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BLACK MOOR (Carassius Auratus) 2-2.5" 2402

BLACK MOOR (Carassius Auratus) 2-2.5" 2402

Regular price $19.99 CAD
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The Black Moor Goldfish is one of the more rounded or egg-shaped fancy goldfish. This rounded shape is enhanced by large bulbous eyes protruding from the sides of its head and its long, flowing finnage. Its metallic scales are a deep, velvety black.

The Black Moor is basically a black version of the Telescope Goldfish though its eyes don't protrude quite as far. The dark color and distinctive, bulging eyes have given rise to some descriptive names, such as the Dragon Eye Goldfish and Black Peony Goldfish. Black Moor juveniles are a dark bronze with flat eyes. As they mature, they become black, and their eyes begin to telescope.

While most Black Moors stay black in all sorts of environments, some may change color with age, fading to gray. They can also revert to a metallic orange when kept in warmer water. Though these fish once were available with a beautiful veil tail, the specimens available today have a broad tail, a ribbon tail, or a butterfly tail.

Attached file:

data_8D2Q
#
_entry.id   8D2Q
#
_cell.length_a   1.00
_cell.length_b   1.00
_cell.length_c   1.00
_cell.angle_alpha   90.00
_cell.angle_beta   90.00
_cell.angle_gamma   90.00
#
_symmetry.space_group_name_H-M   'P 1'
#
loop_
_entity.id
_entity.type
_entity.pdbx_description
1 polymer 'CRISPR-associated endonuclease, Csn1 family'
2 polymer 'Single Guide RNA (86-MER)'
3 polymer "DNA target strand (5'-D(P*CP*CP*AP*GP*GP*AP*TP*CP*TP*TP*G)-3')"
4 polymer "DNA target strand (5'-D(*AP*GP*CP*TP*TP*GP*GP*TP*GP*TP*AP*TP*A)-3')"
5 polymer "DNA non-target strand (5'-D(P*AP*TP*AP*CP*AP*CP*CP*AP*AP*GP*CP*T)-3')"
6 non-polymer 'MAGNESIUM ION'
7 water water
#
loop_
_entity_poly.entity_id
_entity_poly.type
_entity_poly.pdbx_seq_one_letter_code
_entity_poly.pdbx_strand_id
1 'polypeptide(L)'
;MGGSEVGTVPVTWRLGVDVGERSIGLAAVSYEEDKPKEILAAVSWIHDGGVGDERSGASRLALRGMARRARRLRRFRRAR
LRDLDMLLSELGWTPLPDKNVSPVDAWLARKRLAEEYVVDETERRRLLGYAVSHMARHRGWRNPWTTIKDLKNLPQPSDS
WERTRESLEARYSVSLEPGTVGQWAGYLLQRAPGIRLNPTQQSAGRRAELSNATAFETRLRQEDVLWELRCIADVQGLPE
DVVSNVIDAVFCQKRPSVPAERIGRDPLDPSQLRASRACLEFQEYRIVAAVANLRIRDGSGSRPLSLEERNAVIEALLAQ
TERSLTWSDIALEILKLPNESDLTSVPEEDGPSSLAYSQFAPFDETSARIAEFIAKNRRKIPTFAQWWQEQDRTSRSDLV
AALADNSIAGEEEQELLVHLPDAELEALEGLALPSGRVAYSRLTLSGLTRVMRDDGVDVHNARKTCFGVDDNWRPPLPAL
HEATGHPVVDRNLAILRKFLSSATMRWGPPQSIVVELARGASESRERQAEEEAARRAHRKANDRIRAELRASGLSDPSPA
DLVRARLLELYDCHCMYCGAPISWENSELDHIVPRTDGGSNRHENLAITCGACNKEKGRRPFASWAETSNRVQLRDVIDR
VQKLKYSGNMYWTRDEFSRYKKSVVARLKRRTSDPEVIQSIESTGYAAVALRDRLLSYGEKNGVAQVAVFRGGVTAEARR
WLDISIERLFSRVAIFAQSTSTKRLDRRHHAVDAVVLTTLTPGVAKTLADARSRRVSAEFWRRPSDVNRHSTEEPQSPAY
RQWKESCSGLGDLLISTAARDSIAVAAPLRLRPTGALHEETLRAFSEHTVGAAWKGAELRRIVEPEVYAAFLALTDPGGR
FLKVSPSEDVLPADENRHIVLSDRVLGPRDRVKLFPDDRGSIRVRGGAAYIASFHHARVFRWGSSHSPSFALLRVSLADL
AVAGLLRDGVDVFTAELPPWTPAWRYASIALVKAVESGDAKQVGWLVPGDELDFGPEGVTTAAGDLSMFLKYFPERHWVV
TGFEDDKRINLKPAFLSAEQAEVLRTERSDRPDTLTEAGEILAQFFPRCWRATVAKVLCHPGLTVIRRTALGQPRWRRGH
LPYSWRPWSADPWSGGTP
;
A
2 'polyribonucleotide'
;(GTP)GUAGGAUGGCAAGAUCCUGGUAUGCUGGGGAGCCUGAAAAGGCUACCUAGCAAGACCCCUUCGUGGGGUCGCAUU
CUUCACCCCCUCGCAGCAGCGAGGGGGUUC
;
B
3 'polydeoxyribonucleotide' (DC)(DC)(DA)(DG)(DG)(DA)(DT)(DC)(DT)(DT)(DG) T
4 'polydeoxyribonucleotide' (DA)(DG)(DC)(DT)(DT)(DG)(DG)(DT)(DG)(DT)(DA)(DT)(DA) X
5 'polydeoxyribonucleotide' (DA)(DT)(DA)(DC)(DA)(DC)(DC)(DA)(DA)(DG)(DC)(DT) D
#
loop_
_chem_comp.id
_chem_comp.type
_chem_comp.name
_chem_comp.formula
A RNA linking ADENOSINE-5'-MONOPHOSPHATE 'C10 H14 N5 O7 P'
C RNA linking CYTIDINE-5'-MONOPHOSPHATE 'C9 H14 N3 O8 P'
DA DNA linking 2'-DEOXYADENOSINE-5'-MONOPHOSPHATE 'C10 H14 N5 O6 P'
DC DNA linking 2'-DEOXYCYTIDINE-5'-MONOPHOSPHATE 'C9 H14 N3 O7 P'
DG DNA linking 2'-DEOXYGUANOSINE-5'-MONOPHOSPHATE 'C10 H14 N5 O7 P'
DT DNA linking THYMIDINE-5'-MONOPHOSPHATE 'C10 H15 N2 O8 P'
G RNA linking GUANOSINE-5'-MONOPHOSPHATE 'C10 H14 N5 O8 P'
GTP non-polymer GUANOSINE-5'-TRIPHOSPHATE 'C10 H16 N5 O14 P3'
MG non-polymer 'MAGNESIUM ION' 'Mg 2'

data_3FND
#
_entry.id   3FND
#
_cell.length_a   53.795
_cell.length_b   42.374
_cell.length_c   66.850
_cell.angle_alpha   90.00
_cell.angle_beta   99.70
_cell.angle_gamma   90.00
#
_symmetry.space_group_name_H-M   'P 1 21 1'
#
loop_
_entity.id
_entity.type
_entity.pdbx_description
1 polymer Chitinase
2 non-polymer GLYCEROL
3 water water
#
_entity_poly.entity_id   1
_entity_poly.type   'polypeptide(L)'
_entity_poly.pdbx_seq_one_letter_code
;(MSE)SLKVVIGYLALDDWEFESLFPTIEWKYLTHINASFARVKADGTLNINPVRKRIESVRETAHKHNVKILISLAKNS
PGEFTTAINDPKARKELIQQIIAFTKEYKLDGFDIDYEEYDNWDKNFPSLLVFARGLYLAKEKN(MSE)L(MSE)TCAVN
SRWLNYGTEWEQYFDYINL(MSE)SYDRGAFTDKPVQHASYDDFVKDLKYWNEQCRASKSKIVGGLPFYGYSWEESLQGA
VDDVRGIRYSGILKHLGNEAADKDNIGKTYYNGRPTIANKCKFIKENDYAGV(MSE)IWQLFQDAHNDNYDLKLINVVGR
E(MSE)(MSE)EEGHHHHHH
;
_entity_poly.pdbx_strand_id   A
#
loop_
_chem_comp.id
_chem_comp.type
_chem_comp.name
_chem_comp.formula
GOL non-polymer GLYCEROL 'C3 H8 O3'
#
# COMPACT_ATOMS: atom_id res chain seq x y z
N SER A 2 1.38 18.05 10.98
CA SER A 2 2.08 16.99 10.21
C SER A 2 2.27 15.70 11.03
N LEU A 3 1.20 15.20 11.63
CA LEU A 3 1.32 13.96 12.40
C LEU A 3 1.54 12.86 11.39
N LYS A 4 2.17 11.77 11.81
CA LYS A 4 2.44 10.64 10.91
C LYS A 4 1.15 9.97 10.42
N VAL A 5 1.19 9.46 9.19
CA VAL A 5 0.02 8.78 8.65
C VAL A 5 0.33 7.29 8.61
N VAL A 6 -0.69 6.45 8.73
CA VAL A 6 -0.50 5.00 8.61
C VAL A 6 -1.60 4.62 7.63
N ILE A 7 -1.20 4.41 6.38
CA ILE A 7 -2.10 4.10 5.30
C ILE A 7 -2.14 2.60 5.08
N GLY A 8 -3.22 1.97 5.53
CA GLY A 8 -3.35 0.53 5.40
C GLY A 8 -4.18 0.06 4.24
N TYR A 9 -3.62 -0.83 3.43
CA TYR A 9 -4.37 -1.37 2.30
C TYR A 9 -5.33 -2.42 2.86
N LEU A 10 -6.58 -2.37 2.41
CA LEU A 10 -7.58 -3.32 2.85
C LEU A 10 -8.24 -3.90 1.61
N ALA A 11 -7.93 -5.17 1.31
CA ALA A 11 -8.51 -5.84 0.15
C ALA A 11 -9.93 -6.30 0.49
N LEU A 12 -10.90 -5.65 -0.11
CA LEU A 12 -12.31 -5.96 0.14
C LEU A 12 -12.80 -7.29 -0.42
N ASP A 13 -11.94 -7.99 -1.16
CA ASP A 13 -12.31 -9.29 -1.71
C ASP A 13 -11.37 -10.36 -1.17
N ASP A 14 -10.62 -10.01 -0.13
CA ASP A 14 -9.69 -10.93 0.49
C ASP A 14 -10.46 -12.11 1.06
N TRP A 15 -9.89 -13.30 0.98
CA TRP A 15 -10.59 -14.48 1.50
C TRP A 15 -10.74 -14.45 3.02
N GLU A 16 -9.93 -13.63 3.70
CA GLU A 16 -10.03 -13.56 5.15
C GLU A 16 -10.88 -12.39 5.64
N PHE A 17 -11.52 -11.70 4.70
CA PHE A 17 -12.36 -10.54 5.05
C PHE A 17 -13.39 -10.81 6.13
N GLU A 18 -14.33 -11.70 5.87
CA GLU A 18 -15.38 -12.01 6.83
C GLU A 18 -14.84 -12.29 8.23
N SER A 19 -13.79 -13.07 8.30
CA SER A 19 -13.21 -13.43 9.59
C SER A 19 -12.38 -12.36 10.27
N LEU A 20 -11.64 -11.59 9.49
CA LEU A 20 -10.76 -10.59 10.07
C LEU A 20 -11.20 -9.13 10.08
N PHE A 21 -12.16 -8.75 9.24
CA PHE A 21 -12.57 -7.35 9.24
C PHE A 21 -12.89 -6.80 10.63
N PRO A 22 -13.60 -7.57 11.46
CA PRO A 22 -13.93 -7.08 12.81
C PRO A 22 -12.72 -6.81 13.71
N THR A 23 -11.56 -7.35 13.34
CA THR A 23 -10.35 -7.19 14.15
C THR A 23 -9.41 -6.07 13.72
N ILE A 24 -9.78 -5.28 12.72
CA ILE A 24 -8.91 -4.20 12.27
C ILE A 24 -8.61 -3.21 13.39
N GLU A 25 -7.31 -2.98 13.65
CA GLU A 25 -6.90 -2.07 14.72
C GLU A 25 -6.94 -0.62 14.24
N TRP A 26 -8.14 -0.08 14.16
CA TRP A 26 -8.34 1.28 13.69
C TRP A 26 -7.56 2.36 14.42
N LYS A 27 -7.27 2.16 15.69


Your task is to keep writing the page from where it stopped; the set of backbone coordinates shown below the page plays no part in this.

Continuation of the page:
Black Moors are very popular gold fish and can be found in collectors' tanks around the world. Their hardiness and ability to live in cold temperatures make them ideal pets. Along with the Fantail Goldfish, Ryukin Goldfish, Common Goldfish, Comet Goldfish, and Shubunkin Goldfish, the Black Moor are considered good beginner goldfish. However, unlike the similarly egg-shaped Fantail Goldfish and Ryukin Goldfish, the Black Moor must not be kept with highly competitive tankmates.

Additionally, most of these goldfish are hardy enough to live at colder temperatures (as long as the cooling drops only a few degrees a day), which makes them ideal for outdoor ponds. The Black Moor is the only exception. While the Black Moor is hardy enough to withstand colder temperatures, its telescopic eyes cause it to see poorly. Because of this, the Black Moor does not compete well for food and is also subject to injury and infection. The other hardy goldfish mentioned above make unsuitable companions for the Black Moor because they are all too competitive during feeding time. Better tankmates would be the similarly handicapped but less hardy Telescope Goldfish, Celestial Goldfish, and Water Bubble-Eye Goldfish.

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